By integral we mean an approach that deals with the body through an emphasis on a sound diet and exercise.  Such an approach addresses the mind through reading, discussion, and the deepening of our cognitive abilities.  It also deals with the heart through group processes and community activities while touching the soul through meditation and imagery processes.  By transformative, we mean a set of activities that produces positive change in a person or group.  By practice, we mean long-term, regular, disciplined activities that, beyond any specific external rewards, are valued in and of themselves.

Consequently, Wilber has easily integrated this type of all-level, full-spectrum approach by adding the specific interests of the four quadrants into his conception of integral practice, thus placing it within a fully AQAL context in A Theory of Everything (2000): "Integral Transformative Practice attempts to exercise all of the basic waves of human beings-physical, emotional mental, and spiritual-in self, culture, and nature." The point is to go around each quadrant, and then exercise the various levels of development which appear in those domains or quadrants of self/aesthetics/consciousness, culture/ morals/ ethics, and nature/ science/environment.  The directions, again, are easy:  "The general idea of integral practice is clear enough: Pick a basic practice from each category, or from as many categories as pragmatically possible, and practice them concurrently -- 'all-Ievel, all-quadrant' [or AQAL]."

Murphy quoted on inside front cover.  “Ken Wilber and the authors of this clearly written, sensible, well-informed book are fellow explorers with George Leonard and me in the development of integral transformative practices. Such practices grow out of a philosophic vision dawning across the world that joins our aspiration for personal and social transformation with both science and the contemplative traditions. This book will advance this developing woridview and the dis­ciplines needed to actualize it.”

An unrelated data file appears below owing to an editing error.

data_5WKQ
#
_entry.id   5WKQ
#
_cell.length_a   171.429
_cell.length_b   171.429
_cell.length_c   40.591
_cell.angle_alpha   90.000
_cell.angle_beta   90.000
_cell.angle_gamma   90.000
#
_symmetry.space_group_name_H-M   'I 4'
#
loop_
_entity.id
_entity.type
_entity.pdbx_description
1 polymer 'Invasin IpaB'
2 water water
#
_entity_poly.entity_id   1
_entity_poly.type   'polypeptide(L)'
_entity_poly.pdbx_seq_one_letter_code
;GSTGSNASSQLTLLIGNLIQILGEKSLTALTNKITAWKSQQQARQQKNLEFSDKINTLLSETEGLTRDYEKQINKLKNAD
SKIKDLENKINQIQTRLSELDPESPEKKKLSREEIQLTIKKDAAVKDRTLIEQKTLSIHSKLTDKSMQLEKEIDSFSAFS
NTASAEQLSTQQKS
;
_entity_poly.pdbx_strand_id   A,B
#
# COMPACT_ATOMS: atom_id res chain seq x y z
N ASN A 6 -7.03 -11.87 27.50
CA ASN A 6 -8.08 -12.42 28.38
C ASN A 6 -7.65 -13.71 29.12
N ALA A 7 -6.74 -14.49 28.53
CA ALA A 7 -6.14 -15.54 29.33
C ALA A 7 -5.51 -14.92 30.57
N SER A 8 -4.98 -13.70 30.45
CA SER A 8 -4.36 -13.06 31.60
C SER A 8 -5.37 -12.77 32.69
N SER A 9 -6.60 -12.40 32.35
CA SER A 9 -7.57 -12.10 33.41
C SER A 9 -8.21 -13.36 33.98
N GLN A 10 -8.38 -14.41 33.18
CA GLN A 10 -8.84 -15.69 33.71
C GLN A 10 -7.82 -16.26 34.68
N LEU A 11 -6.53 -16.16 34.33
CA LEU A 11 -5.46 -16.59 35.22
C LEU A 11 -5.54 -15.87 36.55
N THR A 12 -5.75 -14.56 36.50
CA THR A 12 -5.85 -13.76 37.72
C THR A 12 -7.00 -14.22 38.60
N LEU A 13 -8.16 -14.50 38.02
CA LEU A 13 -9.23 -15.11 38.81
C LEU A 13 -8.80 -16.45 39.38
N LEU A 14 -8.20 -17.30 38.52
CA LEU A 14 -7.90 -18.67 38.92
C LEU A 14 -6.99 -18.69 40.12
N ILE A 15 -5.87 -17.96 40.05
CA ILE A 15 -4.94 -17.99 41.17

THE INTEGRAL NAKED DIALOGUES – Wilber and Murphy (with Leonard on ITP)

Integral Transformative Practice 1 (1/5/2004).

The most influential modern pioneers in Integral Transformative Practice, together for the first time, in a wide-ranging, vibrant, history-making conversation covering all aspects of ITP.

The discussion begins with background information and the historical roots of Integral Transformative Practice.  The essential idea of ITP is that the more human capacities one exercises simultaneously, the more rapid is human transformation.  Think of it as spiritual cross-training: the exercise of body, mind, soul, and spirit in self, culture, and nature.

Mike points out that every age has had its integral pioneers.  George points out that every age has also had its anti-integral impulses—whether it was the monotheistic religions’ repression of the body by the mind, or today’s sensory glorification where the mind is repressed by an overemphasis on the body (“Lose your mind and come to your senses”).  Opposed to both forms of repression is the integral approach, which honors equally both the body and the mind in an integral embrace.

Because new truths constantly emerge, the integral endeavor has to be re-invented afresh with each new era.  In today’s world, the integral embrace must include the very idea of evolution and development itself.  It appears that in the modern era, evolution became conscious of itself, and thus a new form of enlightenment—evolutionary enlightenment—also became available.

Integral Transformative Practice appears to be the most effective and most powerful method of human growth, development, and conscious evolution yet devised, as empirical evidence is starting to convincingly demonstrate.